Sitecore Reverse Proxy Gotchas

Post Date: September 01, 2014

Sitecore is a content management system that tracks web analytics data about users visiting the sites powered by Sitecore. This tracking system uses the IP address of the site visitor to determine useful information such as what country the user is in. This type of tracking can also be used to determine what type of content to show a site visitor and gives the power to content managers to personalize a website experience based on the data Sitecore is capturing about a site visitor. Now you have to admit, that is pretty cool.

Since this functionality is a part of the core product, some developers may assume that this functionality will work the same as it does on local development machines or test servers. However, operating from that assumption in a real production environment can cause significant frustrations if an understanding of the target production environment is not understood by the developers of the Sitecore solution. One area that can be pinned as a gotcha is working with an environment that has a reverse proxy server. This post will not go into the specifics of what a reverse proxy is or why an environment may use one.

Below is a diagram illustrating what a typical environment setup would like look without the use of reverse proxy.


Below is a diagram illustrated what an environment may look like with a reverse proxy server.


When Sitecore detects that a user is visiting the website, it will capture the IP address of the visiting user. When the site user hits the web server directly without a reverse proxy in the middle, Sitecore can get the IP address naturally. However, when there is a reverse proxy in between the webserver and the site visitor, it is very possible that the IP address the webserver will get will be the IP address of the reverse proxy server instead of the IP address of the site visitor. The reverse proxy is accepting the request from the site visitor and then routing those requests to web the server that is hosting the Sitecore solution. When this happens, the reverse proxy makes the request as the proxy instead of as the site visitor. Now there are a ton of reverse proxy solutions and they all have different options and configurations that might be used to fix this problem. A common practice is to configure the reverse proxy server to pass the original IP address to the webserver through an HTTP header. Some common HTTP header names that are used are “X-Forwarded-For” and “X-Real-IP”. Once this update has been made, there is a configuration setting in the Sitecore files to update so that Sitecore knows where to look for the original IP address. It is located in the “Sitecore.Analytics.config” and is called “Analytics.ForwardedRequestHttpHeader”.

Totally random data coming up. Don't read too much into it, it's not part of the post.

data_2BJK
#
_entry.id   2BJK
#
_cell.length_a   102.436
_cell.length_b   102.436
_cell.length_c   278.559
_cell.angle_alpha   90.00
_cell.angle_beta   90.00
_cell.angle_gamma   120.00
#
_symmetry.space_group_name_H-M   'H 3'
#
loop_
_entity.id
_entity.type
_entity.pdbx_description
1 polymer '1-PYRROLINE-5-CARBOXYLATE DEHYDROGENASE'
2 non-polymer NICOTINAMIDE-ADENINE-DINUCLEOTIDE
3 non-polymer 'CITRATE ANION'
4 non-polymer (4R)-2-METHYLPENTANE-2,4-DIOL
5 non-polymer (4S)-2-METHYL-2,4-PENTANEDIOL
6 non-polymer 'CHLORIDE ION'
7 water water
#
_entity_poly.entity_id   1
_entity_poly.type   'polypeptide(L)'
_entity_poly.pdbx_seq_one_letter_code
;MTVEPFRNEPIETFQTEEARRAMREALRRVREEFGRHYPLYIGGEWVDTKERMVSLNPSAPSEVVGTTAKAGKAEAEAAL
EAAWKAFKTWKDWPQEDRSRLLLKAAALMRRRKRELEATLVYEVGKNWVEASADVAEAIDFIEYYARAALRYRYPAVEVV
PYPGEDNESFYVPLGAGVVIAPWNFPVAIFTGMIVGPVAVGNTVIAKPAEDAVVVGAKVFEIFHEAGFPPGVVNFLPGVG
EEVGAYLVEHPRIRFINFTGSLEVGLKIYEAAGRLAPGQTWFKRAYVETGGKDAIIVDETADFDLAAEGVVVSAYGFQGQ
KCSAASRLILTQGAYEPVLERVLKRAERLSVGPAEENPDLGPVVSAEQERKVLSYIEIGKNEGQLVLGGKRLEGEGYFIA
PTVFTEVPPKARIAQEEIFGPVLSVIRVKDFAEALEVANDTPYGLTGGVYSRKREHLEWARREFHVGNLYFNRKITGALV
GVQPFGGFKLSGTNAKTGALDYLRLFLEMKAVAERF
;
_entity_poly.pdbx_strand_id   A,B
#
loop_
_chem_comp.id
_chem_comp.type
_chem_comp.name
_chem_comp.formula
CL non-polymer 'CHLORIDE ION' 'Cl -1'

Benjamin Vidal

I am a Sitecore ninja. I stand strong in the face of adversity. ACTIVATE ME!